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Updated: June 6, 2013 13:57 IST

“Just visiting” Afghanistan, Indian-origin Gitmo prisoner said

A. Srivathsan
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Mustaq Ali Patel was caught on the Iran-Afghan border in November 2001

Mohammed Haji, suspected to be a high risk al-Qaeda operative whose real name appears to be Mustaq Ali Patel, was one of the 779 detainees in Guantanamo. His identification number at the detention centre – SA-649 – categorised him as a Saudi and a Guantanamo Joint Task Force assessment in March 2004 identified him as a French citizen.

Haji was neither born in France nor in Medina, Saudi Arabia, as he initially claimed. Going by his later admission to interrogators, it appears he was born in India, in a place identified in his Gitmo file as “Shepura,” and his parents were Indians. In 2004, he told his interrogators, they were living in India.

It is not clear whether the Shepura mentioned here is Sherpura in Vadodara district of Gujarat or Sheikpura town in Sheikhpura district, Bihar. The surname Patel indicates a possible link to Gujarat.

Haji's parents were working in Saudi Arabia for some time before they returned to India. It is not clear what kind of education Haji had and where he studied. However, when the Combatant Status Review Tribunal, which records his name as Mustaq Ali Patel, questioned him in Dec 2004, he said that he had undergone religious education.

The review tribunal was a military hearing set up after a 2004 decision by the United States Supreme Court to determine whether prisoners at Guant?namo had been properly designated as enemy combatants. (the documents can be accessed at guantanamo?ref=world).

Patel was married in the French territory of Reunion Island and obtained French citizenship, a detail confirmed by the French government. He taught “religious education” and his wife, he told the tribunal, did some tailoring at home with her sewing machine.

He told the tribunal that he went to Afghanistan “just to visit,” giving “no reason” for the visit. He reached Iran by car and then travelled to Afghanistan. It is not clear what mode of transport he used to reach Afghanistan. Patel alias Muhammed Haji was caught by the “local Afghans” at the border in November 2001. They suspected him to be “an Al-Qaida affiliated Arab fleeing the battlefield,” and handed him over to the U.S. forces. When he was arrested, had a French passport and the rather large sum of $ 10,000.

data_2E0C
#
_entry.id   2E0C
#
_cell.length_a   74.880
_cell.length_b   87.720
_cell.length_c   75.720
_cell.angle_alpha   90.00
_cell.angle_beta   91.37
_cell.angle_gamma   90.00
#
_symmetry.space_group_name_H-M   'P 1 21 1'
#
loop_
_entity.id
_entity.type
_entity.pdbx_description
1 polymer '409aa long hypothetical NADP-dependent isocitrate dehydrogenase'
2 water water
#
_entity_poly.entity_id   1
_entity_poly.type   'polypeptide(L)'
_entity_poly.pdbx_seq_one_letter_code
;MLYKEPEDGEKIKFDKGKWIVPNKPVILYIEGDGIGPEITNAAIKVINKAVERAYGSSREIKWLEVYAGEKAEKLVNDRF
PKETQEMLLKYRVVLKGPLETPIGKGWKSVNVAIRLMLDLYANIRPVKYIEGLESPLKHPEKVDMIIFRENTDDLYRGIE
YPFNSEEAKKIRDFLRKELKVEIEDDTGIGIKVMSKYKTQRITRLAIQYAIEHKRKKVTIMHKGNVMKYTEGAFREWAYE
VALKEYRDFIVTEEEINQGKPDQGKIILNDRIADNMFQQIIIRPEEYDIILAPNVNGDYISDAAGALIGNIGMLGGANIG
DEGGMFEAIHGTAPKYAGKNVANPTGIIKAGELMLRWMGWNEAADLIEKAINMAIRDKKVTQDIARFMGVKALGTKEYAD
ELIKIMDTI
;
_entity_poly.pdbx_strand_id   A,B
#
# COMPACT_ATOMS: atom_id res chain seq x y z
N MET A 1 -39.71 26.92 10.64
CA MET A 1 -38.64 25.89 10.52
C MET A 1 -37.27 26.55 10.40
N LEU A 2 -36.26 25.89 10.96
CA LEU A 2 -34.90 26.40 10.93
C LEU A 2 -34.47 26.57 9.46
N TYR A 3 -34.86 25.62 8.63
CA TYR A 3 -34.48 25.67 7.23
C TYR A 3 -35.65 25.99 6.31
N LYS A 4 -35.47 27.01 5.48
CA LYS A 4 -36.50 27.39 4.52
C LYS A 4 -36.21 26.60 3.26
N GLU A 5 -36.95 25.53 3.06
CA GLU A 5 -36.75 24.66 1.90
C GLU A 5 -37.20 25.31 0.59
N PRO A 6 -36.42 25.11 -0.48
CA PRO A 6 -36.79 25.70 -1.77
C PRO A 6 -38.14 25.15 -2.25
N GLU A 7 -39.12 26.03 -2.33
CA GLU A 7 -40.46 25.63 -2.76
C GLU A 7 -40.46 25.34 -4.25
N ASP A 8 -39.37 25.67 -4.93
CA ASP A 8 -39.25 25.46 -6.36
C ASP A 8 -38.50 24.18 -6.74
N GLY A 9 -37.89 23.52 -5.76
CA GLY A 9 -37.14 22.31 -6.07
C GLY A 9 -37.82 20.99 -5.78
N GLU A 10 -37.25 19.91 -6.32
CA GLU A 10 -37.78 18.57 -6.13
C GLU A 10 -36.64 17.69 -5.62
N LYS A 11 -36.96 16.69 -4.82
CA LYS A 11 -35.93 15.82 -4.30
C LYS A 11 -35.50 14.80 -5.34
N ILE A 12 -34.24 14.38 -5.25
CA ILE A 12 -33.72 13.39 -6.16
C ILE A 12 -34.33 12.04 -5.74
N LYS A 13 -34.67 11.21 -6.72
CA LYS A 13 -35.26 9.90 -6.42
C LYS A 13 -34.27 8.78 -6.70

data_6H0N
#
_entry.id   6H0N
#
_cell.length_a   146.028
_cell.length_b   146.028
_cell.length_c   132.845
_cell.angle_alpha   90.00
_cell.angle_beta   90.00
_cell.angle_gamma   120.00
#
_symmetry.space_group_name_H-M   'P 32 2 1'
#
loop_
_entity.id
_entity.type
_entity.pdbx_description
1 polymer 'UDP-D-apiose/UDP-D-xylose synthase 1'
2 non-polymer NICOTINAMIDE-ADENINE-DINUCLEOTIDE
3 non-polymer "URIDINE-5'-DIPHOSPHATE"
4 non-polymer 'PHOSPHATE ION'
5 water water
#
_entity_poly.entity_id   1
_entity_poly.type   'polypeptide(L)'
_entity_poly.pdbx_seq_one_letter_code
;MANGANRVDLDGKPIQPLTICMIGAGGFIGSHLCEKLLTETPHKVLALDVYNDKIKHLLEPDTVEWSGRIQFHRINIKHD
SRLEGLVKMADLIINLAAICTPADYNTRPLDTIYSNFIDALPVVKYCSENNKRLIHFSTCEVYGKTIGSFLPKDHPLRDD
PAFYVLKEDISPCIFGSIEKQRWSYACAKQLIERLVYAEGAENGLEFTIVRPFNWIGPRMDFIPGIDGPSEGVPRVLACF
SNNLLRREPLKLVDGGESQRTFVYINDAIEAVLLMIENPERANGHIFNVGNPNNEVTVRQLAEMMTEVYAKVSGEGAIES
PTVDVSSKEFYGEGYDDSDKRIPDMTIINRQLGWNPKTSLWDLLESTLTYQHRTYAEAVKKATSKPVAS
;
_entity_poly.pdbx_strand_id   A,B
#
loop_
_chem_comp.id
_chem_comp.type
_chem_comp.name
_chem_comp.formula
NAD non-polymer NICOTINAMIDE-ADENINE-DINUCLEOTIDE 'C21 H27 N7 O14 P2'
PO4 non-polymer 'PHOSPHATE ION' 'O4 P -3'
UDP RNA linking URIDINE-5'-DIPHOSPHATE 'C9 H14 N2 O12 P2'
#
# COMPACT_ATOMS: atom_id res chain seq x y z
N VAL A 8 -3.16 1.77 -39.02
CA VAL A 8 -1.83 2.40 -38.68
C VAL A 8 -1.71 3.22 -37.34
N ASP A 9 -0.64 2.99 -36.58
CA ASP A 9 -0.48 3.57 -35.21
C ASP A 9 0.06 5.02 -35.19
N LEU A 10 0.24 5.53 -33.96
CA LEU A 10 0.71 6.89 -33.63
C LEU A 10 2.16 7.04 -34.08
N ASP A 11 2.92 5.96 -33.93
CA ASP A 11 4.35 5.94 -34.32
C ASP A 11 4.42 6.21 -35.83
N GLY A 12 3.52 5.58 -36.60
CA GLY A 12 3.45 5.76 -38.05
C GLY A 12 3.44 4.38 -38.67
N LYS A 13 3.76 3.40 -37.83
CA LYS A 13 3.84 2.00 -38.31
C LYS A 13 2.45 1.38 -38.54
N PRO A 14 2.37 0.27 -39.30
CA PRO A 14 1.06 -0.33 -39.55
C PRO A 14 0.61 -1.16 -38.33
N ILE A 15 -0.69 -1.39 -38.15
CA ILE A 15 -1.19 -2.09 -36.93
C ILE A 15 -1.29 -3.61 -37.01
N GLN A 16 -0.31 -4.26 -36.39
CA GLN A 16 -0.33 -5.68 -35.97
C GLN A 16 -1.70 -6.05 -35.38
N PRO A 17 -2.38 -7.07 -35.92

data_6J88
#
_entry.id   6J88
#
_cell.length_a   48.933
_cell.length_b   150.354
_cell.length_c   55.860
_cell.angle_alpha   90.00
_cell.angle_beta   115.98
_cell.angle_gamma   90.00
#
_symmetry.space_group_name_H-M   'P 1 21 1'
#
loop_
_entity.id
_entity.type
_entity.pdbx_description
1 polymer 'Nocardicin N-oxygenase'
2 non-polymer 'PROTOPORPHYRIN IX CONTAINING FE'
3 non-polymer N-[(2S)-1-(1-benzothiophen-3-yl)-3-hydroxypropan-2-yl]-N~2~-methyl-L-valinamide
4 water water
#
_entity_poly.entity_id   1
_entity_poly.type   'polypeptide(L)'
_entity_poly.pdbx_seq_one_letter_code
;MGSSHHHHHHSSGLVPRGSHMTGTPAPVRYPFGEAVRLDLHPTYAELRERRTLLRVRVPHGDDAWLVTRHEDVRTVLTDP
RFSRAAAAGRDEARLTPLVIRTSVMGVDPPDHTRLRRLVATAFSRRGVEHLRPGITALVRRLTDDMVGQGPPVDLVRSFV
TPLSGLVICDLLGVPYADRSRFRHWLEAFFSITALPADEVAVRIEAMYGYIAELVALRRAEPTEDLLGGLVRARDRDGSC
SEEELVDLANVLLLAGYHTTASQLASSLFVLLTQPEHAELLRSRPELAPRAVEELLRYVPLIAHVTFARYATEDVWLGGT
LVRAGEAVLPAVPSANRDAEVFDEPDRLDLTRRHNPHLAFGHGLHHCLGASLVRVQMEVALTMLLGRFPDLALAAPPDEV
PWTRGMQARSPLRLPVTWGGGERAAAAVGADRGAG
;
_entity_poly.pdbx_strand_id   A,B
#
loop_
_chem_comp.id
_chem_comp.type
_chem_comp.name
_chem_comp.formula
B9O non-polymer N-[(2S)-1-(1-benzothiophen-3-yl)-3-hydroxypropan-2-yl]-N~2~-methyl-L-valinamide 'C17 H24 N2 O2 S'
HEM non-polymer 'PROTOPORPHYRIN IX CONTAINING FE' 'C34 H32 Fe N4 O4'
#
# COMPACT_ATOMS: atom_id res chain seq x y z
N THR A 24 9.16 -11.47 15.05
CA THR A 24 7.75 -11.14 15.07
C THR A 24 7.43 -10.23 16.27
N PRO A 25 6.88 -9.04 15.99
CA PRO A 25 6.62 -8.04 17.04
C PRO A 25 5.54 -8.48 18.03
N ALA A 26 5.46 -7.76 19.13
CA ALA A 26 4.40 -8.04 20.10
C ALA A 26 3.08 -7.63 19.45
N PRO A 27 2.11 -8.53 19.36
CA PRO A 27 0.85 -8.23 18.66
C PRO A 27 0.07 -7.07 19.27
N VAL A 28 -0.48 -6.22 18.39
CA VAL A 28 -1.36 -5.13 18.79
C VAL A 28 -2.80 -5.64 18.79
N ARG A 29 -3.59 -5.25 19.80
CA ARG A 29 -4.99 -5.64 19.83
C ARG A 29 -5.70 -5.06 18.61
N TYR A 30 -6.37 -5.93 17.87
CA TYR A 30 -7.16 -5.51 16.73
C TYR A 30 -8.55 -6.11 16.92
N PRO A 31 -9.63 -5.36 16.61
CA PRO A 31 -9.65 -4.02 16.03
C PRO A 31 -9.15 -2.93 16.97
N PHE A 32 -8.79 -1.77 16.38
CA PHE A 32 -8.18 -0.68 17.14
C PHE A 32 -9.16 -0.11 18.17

Patel denied any knowledge of al-Qaeda. He complained to the tribunal that he was tortured and forced to admit that he was a Saudi national. It was only later, when he felt “safe,” that he revealed the truth, he said.

He sought to explain the money in his possession at the time of his arrest as a lucky find in Germany: “When I was travelling Germany I lost my handbag. I reported this to authorities and they announced my lost bag and somebody handed me this bag and there was money in it.” It was not his bag, but he kept it along with the cash.

He pleaded to be set free, so he could go home. His name figures in a list of “Detainees found to no longer meet the definition of ‘Enemy Combatant' during Combatant Status Review Tribunals held at Guantanamo.”

The Joint Task Force assessment, done in March 2004 before his review by the Tribunal, had not believed Haji's accounts.

The JTF thought he was actually fleeing from Herat, Afgahnistan to Iran and not the other way, as he claimed. It also suspected that he was a possible al-Qaeda operative and observed that the route he travelled was the “same general route that was used by al-Qaeda members to enter and leave Afghanistan via Iran.” It also observed that the amount of cash found on Haji was money that “al-Qaida typically distributed to its operatives, so they could use that to pay for their travels from Afghanistan.”

The assessment report noted that he had “multiple psychiatric diagnoses including depression and schizotypal personality disorder, but was otherwise in good physical health.” It concluded that Haji “should he held in continued detention in another country until his true name and extremist affiliations have been determined.”

But soon after his December 2004 Tribunal hearing, in March 2005, Haji was transferred to France. It is not clear if he is in detention in France or has been released.

One day all these stories will come back and haunt us. Someone in Washington DC always seems to editing the definitions for fair, just, moral, ethical etc.

from:  Asif
Posted on: May 11, 2011 at 02:20 IST
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